Dental Management of Patients with Hypertension
J. Bruce Bavitz, DMD, FACD
Department of Surgical Specialties, University of Nebraska Medical Center, College of Dentistry, 40th and Holdrege, Lincoln, NE 68583-0757, USA
Surprisingly, there is little if any data to indicate that treating a patient with hypertension alone increases the risk for adverseoutcomes or complications. Most dentists, however, realize that hypertension often leads to cardiovascular disease, renal disease, and strokes, which are conditions that increase the risk for complications, both during and after dental care. Oral and systemic side eﬀects may also arise from the medicines used to treat hypertensive patients. This article reviews the current thought on the pathogenesis,diagnosis, and treatment of hypertension, and provides guidance on how best to treat patients with this common medical problem.
Physiology Blood pressure (BP) is determined by how much blood the heart pumps (ie, cardiac output) and by the resistance to blood ﬂow in the vascular system. Cardiac output in turn is determined by how often the pump contracts (ie, heart rate) and by the amount ofblood ejected during each beat (ie, stroke volume). High blood pressure, therefore, results from either narrow inﬂexible arteries, an elevated heart rate, increased blood volume, more forceful contractions, or any combination of the above. BP is never constant; it peaks right after the ventricles contract (systole) and reaches its low point as the ventricles ﬁll (diastole). Mean arterial pressure(MAP) is calculated by multiplying the diastolic BP by two, adding the systolic BP, and dividing by three. Diastolic BP is multiplied by two as, on average, the heart spends roughly twice the amount of time in diastole as in systole. The long-term regulation of BP is controlled predominantly by the kidneys through their variable release of the enzyme renin. Renin goes on to
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cleave angiotensinogen to angiotensin 1, which is converted by angiotensin converting enzyme (ACE) to angiotensin 2. Angiotensin 2 causes vasoconstriction (ie, elevated vascular resistance) and stimulates the release of aldosterone, anenzyme that increases sodium resorption in the kidney. Increased sodium resorption raises blood volume, again elevating the BP. In response to fear (such as impending extraction), exercise, and other environmental stimuli, the autonomic nervous system (ANS) activates its ‘‘ﬁght or ﬂight’’ response and can, within seconds, raise the blood pressure. The sympathetic arm of the ANS releases norepinephrine,which acts on the beta-1 receptors of the heart to increase the rate and force of contractions. This is the positive chronotropic and inotropic eﬀect. Norepinephrine release also triggers the alpha-1 receptors on the vasculature to initiate vasoconstriction, again raising pressure. In summary, over a given day or week, MAP readings are primarily under control of the kidneys, while fear and stresscan provoke the ANS to quickly and dramatically raise values. Interestingly, some patients respond to severe psychologic stress (such as a dental injection) by ﬁrst activating the sympathetic arm of the ANS, but then have an exaggerated parasympathetic response. The acetylcholine transmitter of the parasympathetic system causes the heart to slow, leading to a dramatic fall in BP and a resultantsyncopal event, such as fainting. These patients usually regain consciousness after being placed in a supine position.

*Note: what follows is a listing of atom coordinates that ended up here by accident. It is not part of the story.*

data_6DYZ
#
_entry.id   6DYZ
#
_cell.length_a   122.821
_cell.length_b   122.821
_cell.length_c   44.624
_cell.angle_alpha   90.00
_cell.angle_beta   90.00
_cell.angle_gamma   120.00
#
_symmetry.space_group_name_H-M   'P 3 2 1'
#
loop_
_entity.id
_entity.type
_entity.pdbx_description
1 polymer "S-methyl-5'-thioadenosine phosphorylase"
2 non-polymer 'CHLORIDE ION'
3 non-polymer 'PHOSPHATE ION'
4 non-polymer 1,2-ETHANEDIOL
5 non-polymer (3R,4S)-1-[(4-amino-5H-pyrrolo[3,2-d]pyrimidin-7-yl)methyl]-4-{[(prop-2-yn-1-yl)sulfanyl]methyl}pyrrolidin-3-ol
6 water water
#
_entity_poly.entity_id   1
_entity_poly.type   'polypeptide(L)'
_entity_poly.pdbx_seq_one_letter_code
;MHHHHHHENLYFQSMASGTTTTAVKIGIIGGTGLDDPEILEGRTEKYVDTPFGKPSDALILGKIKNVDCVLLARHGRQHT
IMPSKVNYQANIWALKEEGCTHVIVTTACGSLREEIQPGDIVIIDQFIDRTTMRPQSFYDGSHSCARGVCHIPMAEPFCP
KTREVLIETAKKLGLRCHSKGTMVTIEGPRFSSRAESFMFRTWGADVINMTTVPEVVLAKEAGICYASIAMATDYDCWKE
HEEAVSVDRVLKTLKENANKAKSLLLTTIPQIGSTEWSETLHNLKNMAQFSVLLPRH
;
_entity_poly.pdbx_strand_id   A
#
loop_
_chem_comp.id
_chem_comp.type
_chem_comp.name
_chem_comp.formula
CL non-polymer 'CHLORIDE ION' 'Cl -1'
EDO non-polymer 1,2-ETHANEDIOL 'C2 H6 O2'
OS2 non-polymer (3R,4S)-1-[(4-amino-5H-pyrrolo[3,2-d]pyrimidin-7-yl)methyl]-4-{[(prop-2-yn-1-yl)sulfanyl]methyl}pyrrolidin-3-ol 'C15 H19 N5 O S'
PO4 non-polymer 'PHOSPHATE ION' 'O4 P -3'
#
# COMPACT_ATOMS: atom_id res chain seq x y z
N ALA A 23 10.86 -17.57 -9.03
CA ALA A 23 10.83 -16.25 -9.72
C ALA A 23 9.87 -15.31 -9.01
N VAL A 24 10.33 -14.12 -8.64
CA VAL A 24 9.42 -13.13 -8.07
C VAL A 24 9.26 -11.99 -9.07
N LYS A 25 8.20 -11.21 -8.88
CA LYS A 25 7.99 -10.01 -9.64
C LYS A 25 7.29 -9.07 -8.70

Diagnosis Many common medical conditions now have guidelines to aid in their diagnosis and treatment. These guidelines are typically formulated by recognized experts from multiple disciplines. In 2003, the National High Blood Pressure Education Program promulgated their latest...